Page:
The Allegorist’s debut album Botanical Utopia, released on the Kraak record label on June 27, 2016, is unusual for electronic dance music. It’s not the album’s deep, downtempo house beats that sets the Allegorist apart from other artists in the genre. There are plenty of chilled-out house music producers. It’s the haunting and, well, unintelligible singing that’s so memorable about Botanical Utopia.
According to the artist, the vocals are in the “fictional majestic Mondoneoh language.” My curiosity aroused, I researched this mysterious Mondoneoh, but found nothing. I’m therefore assuming the Allegorist invented the language for the album, or appropriated it from some obscure source not easily Googled.
Either way, it is a creative approach to music making, and Botanical Utopia is one of the more cutting edge albums I’ve heard this year. The singing sounds like rhythmic tribal chanting, which the artist explains is meant to “connect all nations and honour all our ancestors.” It can be repetitive, but dance music is usually repetitive, loopy, and rarely as avant-garde, as it is here.
“Floating Mantra” opens the album with a catchy synth-pop beat and chanting. One of the deepest and grooviest cuts on Botanical Utopia is “Aurora Borealis,” a dark and brooding string-heavy track with a hypnotic, subtle house beat. When the Mondoneoh chanting emerges, the track becomes pure cinematic house music. “Alaskan Malamute” begins with a terrifyingly cold arctic wind blowing over more of the dramatic strings and a downtempo breakbeat. The beat slowly transforms into a pounding, spine-tingling electro banger.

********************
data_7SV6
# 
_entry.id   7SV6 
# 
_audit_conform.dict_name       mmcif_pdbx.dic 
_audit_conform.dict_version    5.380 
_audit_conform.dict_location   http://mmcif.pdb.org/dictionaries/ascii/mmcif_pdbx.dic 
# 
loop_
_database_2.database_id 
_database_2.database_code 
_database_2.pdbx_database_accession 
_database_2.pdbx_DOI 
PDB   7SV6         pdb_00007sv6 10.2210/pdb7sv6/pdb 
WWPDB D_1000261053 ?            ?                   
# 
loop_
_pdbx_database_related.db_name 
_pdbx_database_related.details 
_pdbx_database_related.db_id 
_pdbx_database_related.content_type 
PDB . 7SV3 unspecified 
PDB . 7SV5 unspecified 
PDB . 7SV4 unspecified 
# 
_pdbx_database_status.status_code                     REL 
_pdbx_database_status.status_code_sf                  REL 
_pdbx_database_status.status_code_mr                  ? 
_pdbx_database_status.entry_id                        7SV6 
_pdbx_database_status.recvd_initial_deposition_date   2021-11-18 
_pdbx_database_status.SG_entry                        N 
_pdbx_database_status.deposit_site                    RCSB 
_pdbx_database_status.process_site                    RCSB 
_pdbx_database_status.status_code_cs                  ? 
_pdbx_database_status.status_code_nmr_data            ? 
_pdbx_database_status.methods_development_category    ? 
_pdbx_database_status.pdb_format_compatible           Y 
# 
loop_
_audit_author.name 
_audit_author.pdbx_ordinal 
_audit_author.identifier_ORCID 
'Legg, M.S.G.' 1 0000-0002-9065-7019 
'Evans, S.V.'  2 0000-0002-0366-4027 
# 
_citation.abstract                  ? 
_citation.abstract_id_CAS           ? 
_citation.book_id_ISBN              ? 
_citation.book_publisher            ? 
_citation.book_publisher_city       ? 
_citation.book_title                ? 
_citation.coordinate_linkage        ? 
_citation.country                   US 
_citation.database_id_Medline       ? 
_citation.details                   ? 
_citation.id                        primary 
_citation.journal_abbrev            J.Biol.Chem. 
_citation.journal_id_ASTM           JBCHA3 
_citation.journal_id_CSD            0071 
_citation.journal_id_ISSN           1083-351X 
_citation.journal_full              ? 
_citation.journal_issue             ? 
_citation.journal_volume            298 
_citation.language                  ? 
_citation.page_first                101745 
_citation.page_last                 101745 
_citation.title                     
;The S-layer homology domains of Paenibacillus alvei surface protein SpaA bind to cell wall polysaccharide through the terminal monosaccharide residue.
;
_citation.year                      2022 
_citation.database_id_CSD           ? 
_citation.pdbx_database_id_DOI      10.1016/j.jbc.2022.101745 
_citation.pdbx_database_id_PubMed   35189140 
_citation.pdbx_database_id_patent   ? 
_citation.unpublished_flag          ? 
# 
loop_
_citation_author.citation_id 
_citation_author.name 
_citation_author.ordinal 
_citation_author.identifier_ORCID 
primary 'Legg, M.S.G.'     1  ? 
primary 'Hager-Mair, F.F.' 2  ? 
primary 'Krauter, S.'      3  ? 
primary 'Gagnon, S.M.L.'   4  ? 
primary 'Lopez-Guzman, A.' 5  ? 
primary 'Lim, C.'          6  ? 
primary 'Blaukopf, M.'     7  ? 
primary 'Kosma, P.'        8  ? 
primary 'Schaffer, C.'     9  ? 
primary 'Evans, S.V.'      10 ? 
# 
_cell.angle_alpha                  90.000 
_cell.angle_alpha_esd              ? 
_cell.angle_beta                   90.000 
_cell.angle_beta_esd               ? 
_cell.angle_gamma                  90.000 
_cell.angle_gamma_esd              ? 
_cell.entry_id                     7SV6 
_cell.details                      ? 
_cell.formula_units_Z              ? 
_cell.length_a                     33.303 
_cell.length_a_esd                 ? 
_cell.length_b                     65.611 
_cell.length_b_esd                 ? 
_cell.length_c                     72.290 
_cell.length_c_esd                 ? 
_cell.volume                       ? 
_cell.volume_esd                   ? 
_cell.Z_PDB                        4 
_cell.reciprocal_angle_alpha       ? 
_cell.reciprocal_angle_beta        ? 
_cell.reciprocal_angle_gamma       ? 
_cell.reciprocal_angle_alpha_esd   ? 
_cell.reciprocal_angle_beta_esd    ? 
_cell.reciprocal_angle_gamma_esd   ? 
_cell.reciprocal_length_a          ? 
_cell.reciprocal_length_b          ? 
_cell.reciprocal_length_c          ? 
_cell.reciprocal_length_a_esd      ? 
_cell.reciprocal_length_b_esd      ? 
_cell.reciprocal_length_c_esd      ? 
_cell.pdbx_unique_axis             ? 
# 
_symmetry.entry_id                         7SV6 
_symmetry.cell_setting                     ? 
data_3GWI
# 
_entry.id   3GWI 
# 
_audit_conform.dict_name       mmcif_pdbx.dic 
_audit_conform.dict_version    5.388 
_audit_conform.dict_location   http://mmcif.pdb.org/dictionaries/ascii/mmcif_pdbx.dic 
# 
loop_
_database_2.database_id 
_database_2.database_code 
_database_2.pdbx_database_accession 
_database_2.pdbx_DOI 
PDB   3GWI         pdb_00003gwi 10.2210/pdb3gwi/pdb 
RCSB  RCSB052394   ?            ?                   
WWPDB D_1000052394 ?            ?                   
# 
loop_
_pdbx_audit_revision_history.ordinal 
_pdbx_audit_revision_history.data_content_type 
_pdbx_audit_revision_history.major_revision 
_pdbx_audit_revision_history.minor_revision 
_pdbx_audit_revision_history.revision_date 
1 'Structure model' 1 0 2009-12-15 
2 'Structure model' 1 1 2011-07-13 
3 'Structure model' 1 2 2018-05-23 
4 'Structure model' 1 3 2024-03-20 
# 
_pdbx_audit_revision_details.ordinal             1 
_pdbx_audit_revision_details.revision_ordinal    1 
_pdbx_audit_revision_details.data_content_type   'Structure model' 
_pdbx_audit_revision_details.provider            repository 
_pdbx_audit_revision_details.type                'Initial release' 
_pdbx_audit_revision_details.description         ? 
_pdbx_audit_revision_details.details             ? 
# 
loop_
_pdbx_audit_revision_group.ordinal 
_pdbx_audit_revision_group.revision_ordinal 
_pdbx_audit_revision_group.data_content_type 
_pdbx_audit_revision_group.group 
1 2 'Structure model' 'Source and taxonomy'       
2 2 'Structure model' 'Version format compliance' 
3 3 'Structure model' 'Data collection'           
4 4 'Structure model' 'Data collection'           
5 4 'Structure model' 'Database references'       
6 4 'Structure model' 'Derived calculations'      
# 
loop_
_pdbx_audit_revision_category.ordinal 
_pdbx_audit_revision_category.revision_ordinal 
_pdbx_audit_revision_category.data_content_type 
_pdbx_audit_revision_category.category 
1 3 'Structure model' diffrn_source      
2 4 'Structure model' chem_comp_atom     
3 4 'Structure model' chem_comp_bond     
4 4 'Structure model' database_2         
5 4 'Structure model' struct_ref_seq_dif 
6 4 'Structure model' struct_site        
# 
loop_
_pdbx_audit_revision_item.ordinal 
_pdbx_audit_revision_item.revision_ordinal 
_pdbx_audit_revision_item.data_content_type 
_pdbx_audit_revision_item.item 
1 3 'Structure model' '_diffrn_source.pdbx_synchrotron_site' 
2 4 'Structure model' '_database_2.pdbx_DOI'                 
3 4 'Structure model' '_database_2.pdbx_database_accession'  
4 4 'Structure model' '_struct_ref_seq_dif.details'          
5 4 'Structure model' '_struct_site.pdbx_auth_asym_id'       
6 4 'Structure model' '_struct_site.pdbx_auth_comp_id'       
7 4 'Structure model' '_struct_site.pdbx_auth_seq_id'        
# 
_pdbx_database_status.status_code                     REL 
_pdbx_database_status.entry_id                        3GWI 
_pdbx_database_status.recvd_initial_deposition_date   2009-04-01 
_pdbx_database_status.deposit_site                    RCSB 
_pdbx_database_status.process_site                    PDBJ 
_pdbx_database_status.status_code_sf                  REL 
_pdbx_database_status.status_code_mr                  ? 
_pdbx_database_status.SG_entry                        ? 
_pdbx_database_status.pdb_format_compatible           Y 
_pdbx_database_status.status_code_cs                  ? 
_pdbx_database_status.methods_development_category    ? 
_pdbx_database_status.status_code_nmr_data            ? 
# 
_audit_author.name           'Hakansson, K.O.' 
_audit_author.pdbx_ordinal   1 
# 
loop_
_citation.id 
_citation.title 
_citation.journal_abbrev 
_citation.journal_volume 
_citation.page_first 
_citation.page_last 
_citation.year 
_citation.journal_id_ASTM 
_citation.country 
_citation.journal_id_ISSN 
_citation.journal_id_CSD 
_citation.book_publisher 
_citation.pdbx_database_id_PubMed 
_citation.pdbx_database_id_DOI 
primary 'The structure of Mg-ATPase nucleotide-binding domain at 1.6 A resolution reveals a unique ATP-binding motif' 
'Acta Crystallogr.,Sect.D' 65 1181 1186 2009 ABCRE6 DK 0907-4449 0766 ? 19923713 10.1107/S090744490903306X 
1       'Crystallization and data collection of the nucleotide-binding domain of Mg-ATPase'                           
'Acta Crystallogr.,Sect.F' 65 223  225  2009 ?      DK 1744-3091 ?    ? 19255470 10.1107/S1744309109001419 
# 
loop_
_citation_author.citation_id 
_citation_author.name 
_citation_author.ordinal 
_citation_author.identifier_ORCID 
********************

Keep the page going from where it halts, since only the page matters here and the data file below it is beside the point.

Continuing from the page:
There’re a few deep and dark house songs like “Ragged Traveler,” but the most interesting track here is the album’s final cut “Desert Walks,” an experimental ambient opus that sounds like something from a David Lynch soundtrack. The Allegorist’s more dance-oriented tracks are a catchy version of nu-disco, but I prefer the experimental stuff, with minimal house beats, so the listener can kick back and blast off on a mental journey to another planet.
Botanical Utopia is too dramatic a for daily listening, and too experimental for most nightclubs, but after a few listens it started to grow on me. These sounds would fit well into a sci-fi movie soundtrack, and would also suit Montreal’s Mutek electronic music festival. In fact, the Allegorist reminds me of one of the avant-garde performers at this year’s Mutek: Aïsha Devi. The production on Botanical Utopia is quite impressive for a debut album, and I’m interested to hear more of the Allegorist and the “majestic” Mondoneoh language.
Written by Rob Coles
*edited by Danielle Kenedy